Student in Trump hat denies mocking
Native American activist in videotaped encounter
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[January 21, 2019]
By Steve Gorman
(Reuters) - A white high school student
seen with classmates appearing to confront a Native American Vietnam
veteran near the Lincoln Memorial issued a statement on Sunday that
video of the incident that went viral gives the false impression that
the teens were instigators.
Nick Sandmann, a student from the private, all-male Covington Catholic
High School in northern Kentucky, is seen in the video standing face to
face with the Indian activist, Nathan Phillips, staring at him with a
smile, while Phillips sings and plays a drum.
The footage, shared online by organizers of an indigenous people's march
that took place in Washington on Friday before the incident, shows a
group of fellow Covington students surrounding Phillips apparently
Phillips recounted in a separate video that he heard the students
chanting "build that wall," during the encounter.
The students, many wearing baseball caps emblazoned with President
Donald Trump's "Make America Great Again" slogan, were in the nation's
capital the same day for an anti-abortion rally.
The footage sparked outrage on social media and led the high school to
issue a statement condemning the students' actions and promising an
But Sandmann, whose statement was tweeted by CNN anchor Jake Tapper late
on Sunday, insisted the video was misinterpreted, leading to "outright
lies being spread about my family and me."
He denied acting with any disrespect toward Phillips.
According to Sandmann, his group was waiting on the steps of the Lincoln
Memorial for their bus back to Kentucky when four African American
protesters nearby began shouting racially charged insults at them.
With permission from their teacher chaperones, the students responded by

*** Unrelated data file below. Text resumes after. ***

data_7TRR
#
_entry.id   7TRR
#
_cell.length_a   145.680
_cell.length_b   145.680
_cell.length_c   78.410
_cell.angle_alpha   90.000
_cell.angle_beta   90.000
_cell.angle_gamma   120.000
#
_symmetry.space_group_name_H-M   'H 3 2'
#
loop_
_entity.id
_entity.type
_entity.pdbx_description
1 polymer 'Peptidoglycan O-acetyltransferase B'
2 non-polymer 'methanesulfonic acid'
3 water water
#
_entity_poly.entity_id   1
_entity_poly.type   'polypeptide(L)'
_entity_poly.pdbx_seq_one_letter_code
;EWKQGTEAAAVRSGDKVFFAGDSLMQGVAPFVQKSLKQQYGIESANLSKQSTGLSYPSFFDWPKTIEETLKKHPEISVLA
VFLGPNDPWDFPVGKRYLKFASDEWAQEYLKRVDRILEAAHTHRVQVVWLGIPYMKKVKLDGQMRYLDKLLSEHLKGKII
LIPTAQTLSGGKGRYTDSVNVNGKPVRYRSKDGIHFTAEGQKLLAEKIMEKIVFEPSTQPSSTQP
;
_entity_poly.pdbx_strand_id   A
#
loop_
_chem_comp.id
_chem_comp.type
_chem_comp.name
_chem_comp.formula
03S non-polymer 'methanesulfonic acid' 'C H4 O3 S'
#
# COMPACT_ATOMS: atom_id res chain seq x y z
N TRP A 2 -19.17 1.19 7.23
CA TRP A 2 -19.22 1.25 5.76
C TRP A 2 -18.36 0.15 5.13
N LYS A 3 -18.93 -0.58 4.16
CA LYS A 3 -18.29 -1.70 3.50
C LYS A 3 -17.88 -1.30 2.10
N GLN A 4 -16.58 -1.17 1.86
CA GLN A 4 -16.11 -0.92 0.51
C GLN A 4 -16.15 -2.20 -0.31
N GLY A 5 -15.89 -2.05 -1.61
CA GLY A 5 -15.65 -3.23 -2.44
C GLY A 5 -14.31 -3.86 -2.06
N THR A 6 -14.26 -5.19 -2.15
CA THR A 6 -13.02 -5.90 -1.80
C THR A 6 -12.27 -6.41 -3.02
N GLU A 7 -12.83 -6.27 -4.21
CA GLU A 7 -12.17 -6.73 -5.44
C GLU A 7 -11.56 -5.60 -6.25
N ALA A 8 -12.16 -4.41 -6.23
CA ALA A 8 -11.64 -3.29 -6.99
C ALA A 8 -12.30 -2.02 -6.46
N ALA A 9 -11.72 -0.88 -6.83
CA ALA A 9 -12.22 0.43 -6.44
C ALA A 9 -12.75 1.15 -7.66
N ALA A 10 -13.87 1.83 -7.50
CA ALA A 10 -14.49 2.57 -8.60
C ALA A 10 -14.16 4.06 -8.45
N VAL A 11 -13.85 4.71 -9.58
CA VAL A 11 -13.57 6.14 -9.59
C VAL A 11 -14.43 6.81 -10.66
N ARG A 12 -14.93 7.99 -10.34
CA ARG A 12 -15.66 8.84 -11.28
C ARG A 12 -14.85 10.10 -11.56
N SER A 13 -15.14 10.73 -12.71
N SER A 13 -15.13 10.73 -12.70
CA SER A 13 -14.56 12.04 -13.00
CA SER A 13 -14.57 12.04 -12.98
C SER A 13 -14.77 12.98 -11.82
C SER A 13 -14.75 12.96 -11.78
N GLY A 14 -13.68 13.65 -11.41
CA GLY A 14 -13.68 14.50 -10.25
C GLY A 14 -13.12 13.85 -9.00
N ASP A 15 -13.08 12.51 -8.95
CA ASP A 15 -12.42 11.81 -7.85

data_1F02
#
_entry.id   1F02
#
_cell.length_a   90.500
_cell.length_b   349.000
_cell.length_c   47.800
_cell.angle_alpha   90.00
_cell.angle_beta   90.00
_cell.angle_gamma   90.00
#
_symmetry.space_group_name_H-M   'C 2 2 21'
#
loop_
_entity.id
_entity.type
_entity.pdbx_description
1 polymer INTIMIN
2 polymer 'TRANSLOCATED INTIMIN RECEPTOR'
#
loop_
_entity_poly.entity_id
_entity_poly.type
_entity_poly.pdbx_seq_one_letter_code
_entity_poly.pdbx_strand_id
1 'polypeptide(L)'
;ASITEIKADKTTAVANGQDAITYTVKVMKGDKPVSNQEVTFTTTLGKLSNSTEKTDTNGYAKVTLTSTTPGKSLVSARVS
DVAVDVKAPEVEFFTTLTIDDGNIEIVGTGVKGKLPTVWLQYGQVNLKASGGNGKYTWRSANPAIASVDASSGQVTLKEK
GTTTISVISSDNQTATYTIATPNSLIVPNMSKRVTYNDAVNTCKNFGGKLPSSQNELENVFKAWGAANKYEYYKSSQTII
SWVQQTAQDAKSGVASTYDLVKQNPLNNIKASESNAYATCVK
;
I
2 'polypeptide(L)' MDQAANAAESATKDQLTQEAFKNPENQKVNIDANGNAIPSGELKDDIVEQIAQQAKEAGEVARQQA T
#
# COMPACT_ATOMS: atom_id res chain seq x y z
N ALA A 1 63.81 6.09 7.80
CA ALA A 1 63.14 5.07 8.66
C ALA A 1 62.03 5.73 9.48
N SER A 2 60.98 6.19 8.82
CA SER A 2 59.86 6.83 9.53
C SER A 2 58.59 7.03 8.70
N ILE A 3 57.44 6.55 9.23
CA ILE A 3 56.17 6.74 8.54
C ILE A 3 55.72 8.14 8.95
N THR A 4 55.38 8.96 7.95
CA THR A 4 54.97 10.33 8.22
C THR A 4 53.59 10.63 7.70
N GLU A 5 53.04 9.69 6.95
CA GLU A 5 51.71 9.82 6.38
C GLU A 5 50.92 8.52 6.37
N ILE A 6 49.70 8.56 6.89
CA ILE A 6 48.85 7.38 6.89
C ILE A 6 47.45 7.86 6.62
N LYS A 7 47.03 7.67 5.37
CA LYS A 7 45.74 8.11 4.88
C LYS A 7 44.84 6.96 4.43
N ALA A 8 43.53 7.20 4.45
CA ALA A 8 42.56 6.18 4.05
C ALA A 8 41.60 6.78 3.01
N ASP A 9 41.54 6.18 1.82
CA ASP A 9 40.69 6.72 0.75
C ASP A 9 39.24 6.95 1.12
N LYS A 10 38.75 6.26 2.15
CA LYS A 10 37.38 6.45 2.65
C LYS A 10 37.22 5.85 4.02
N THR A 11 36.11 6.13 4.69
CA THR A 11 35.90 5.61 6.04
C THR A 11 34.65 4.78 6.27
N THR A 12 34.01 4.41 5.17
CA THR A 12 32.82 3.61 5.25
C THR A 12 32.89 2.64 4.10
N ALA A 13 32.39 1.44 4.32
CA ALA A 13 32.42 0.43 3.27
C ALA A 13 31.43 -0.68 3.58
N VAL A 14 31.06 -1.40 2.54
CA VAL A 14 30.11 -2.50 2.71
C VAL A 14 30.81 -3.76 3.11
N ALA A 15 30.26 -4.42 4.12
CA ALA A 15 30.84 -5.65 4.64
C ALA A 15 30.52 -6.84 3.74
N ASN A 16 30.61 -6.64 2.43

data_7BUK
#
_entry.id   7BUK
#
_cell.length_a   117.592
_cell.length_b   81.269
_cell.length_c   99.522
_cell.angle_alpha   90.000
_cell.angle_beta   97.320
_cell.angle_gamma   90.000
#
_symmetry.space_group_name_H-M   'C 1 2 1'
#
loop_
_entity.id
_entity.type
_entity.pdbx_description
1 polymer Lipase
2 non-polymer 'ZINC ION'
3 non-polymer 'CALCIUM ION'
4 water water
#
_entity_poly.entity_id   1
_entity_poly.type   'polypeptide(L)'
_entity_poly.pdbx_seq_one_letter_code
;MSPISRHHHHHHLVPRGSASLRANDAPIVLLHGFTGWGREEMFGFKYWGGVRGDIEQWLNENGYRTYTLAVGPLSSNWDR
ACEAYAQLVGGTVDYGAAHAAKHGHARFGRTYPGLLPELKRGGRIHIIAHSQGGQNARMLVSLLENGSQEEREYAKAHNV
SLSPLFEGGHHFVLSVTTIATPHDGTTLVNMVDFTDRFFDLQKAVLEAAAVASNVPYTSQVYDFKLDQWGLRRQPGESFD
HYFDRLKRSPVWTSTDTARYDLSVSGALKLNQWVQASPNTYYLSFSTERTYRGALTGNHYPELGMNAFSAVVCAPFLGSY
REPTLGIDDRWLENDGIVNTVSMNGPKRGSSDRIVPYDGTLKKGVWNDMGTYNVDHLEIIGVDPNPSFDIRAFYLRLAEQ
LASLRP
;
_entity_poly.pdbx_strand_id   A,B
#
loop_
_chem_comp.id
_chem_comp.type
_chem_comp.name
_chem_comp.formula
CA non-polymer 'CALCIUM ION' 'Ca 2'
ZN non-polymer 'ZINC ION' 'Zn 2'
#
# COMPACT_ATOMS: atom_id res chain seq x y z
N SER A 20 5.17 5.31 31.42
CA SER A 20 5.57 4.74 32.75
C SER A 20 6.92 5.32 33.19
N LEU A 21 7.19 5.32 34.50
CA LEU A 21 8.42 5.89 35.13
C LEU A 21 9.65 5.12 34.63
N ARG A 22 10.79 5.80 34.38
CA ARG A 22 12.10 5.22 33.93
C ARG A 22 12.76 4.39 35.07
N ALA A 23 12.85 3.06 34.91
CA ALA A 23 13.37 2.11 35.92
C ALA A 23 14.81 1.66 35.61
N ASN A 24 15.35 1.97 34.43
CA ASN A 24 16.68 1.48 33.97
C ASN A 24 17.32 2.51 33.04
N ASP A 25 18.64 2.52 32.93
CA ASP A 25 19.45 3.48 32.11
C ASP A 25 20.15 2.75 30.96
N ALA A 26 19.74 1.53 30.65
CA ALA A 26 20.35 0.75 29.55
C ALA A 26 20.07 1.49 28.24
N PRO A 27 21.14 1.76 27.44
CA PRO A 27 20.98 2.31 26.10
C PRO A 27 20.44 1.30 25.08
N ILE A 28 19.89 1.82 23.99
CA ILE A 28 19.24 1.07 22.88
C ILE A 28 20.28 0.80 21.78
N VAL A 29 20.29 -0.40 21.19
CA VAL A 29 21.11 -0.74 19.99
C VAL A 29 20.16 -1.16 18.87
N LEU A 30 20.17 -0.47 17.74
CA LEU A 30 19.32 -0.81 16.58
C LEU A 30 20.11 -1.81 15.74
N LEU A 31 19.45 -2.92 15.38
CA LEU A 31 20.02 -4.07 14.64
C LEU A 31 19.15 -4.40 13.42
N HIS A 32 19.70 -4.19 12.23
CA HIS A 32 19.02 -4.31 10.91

shouting "school spirit" chants to "drown out the hateful comments"
directed at them.
[to top of second column]
A student from Covington Catholic High School stands in front of
Native American Vietnam veteran Nathan Phillips in Washington, U.S.,
in this still image from a January 18, 2019 video by Kaya Taitano.
Kaya Taitano/Social Media/via REUTERS .
In the midst of this interaction, Sandmann said, he noticed that a
Native American protester - since identified as Phillips - "began
playing his drum as he waded into the crowd, which parted for him."
"He locked eyes with me and approached me, coming within inches of
my face. He played his drum the entire time he was in my face,"
"I never interacted with this protester. I did not speak to him. I
did not make any hand gestures or other aggressive moves," Sandmann
wrote, adding that he was "startled and confused" as to why Phillips
Sandmann said he reasoned that by remaining "motionless and calm" he
hoped to defuse the situation.
His account was reinforced, at least in part, by a New York Times
report on Sunday quoting Phillips, 64, as acknowledging he had
approached the crowd of students in a bid to ease racial tensions
that had flared between the mostly white teens and the African
"I stepped in between to pray," said Phillips, an elder of
Nebraska's Omaha tribe and a well-known activist who was among those
leading the Standing Rock protests in 2016-2017 against construction
of an oil pipeline in North Dakota.
Phillips could not be reached by Reuters for comment over the
(Reporting by Steve Gorman; editing by Darren Schuettler)
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